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Three Courageous Men Who Fought for Women Rights

women rights

Women gained the right to vote more than a century ago. Nevertheless, they still find themselves fighting against prejudice, inequality and sexism. To succeed in this battle, women need men’s support more than ever. Such campaigns like UN Women’s HeForHer underline the importance of men’s contribution in this endeavour.

The suffragettes, in their struggle to gain women rights, had also the support of feminist men who believed in gender equality and did everything in their power to aid them. Here are three of the men who played an important role during the suffragette movement.

Frederick Douglass for Women Rights

Frederick Douglass (1818-1895) was an American statesman, reformer, abolitionist and writer. He escaped from slavery and fought for the abolitionist movement in New York and Massachusetts. He was also the first African American nominated for Vice President of the United States without his approval. Douglass was very active in the battle for women’s rights. He was the only African American to take part in the First Women’s Rights Convention in Seneca Falls, NY. During the convention, Elizabeth Cady Stanton proposed to the assembly to pass a resolution asking for women’s suffrage. Douglass was one of the few who supported it claiming that he wouldn’t vote as a black man if the same right was not granted to women as well.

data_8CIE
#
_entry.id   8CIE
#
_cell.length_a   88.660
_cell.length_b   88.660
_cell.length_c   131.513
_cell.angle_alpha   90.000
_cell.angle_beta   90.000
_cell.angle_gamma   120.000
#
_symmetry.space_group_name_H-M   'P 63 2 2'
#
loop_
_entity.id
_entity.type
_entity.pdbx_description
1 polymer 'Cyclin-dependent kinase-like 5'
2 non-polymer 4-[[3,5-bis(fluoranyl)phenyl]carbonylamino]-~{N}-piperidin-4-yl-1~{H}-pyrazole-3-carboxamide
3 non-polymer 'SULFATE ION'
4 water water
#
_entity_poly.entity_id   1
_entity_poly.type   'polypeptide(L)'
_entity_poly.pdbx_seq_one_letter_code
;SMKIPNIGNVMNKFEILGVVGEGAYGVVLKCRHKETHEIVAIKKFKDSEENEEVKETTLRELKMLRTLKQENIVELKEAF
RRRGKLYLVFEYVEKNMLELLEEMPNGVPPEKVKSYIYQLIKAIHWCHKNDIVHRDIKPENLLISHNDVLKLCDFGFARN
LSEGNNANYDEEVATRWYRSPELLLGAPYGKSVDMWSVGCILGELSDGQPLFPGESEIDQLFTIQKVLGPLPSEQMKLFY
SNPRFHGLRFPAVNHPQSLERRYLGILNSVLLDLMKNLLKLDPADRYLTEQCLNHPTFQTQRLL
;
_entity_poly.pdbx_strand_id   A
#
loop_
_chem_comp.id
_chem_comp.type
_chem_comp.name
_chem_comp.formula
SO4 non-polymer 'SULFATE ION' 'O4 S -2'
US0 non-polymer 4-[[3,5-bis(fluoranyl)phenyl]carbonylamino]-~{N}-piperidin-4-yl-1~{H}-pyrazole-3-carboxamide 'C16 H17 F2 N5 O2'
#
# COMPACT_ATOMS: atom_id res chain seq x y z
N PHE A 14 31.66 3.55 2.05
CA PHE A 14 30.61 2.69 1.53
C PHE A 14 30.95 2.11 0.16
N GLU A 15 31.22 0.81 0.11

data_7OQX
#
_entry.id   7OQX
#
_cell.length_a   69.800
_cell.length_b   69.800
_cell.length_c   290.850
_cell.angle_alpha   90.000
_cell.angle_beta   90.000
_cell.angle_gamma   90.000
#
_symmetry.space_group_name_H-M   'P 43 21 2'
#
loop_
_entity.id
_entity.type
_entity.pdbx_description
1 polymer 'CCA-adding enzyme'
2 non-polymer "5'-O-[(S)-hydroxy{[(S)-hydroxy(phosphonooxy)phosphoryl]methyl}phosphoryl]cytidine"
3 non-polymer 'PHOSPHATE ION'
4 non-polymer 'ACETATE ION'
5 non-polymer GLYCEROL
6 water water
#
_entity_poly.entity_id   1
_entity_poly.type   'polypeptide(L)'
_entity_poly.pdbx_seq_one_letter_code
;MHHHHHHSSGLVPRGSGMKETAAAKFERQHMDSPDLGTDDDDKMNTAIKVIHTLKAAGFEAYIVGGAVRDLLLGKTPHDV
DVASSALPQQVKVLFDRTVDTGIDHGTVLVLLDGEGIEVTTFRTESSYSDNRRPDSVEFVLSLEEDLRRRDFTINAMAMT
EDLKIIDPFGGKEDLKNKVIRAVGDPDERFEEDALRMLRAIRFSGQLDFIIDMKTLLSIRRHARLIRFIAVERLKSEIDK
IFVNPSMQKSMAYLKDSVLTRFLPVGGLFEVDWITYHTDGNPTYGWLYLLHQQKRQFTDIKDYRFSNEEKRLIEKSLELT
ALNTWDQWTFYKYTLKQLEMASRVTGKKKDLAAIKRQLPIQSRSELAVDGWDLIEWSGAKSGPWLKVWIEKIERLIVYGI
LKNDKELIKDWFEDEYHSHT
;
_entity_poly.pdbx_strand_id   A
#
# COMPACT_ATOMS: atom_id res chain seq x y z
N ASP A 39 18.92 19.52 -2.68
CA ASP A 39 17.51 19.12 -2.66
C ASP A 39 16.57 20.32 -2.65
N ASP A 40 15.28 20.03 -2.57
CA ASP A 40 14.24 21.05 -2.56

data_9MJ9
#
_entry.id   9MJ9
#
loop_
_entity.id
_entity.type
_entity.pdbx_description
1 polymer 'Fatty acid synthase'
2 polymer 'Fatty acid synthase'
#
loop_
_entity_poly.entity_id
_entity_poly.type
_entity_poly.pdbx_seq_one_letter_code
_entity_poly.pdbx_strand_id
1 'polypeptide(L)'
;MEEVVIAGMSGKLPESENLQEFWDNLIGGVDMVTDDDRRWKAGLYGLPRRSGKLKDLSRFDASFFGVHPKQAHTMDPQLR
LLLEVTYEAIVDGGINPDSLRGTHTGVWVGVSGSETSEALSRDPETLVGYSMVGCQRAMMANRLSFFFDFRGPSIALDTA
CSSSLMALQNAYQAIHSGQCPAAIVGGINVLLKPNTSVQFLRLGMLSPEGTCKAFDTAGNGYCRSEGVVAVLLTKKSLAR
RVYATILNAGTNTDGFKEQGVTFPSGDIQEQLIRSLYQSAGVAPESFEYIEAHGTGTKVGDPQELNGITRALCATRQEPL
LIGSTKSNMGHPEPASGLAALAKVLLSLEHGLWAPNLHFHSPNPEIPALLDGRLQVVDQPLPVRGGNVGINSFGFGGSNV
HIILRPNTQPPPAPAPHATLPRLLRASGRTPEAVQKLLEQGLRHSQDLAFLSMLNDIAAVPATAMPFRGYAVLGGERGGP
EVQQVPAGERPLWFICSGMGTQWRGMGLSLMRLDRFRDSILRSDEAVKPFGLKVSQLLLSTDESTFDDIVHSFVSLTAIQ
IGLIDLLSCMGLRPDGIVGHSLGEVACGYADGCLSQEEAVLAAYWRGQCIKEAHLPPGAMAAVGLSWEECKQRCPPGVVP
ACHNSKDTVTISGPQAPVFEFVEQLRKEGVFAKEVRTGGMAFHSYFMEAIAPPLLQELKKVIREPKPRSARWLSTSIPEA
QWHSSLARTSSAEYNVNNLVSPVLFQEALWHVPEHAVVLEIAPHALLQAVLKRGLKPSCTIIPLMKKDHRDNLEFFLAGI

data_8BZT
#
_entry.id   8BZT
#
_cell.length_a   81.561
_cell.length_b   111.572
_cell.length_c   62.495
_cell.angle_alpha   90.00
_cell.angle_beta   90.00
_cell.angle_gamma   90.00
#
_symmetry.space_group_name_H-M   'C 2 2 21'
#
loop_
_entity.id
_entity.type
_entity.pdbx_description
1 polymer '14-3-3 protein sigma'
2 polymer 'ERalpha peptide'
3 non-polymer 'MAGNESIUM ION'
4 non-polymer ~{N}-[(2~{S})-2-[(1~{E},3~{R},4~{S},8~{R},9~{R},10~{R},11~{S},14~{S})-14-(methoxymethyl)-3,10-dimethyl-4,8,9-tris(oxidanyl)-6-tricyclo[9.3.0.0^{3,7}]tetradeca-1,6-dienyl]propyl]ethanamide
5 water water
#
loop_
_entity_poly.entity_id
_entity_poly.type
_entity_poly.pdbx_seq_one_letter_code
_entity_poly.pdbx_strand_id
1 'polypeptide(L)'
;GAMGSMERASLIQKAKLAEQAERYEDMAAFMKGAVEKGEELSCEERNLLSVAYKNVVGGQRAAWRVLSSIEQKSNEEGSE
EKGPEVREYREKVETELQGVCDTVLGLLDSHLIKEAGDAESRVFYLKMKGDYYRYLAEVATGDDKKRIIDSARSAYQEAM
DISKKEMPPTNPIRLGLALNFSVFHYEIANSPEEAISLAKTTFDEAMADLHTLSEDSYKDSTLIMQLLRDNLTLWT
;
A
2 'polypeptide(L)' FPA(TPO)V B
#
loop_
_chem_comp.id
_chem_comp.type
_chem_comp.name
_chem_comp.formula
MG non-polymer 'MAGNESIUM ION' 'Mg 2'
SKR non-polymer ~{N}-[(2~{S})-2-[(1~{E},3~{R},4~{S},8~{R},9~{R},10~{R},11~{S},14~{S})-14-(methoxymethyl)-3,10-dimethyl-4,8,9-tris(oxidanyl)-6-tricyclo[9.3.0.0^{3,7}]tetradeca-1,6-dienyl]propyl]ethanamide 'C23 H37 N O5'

James Mott

James Mott (1788-1868) was a Quaker leader, businessman and educator. Moreover, he fought for women’s rights alongside his wife, Lucretia Coffin Mott. She was a student at Nine Partners School in Poughkeepsie, NY, where James Mott worked as a teacher. Besides being an active member of the anti-slavery movement, he took part in the conventions and events in which his wife was involved. The married couple helped plan and host the First Women’s Rights Convention, which took place in the Seneca Falls, NY on July 19th and 20th in 1848. Lucretia Coffin Mott was a speaker at the convention, while James Mott chaired the meeting. In this way Mott became the first men to chair such kind of convention – as the following ones were chaired by women.

Henry Blackwell

Henry Blackwell (1825-1909) was born in England. However, he and his family emigrated to the United States when he was ten. He fought for social and economic reforms. A founder of the American Woman Suffrage Association, from 1870 on he started publishing Woman’s Journal. On this occasion he had the opportunity to work together with his wife Lucy Stone.

The love story between the two spouses is very romantic and important. Lucy Stone – an abolitionist, suffragist and an advocate for women rights – did not want to marry him since the she found that marriage would mean surrendering her rights as an independent woman and stopping her activity as a fighter for black and women’s rights. After a long courtship, she agreed to marry him. However, in their vows Henry Blackwell openly give up on the unfair privileges that the law conferred him since he was a man. Moreover, they refused to pledge obedience to each other and to accept the women oppressing laws of marriage.

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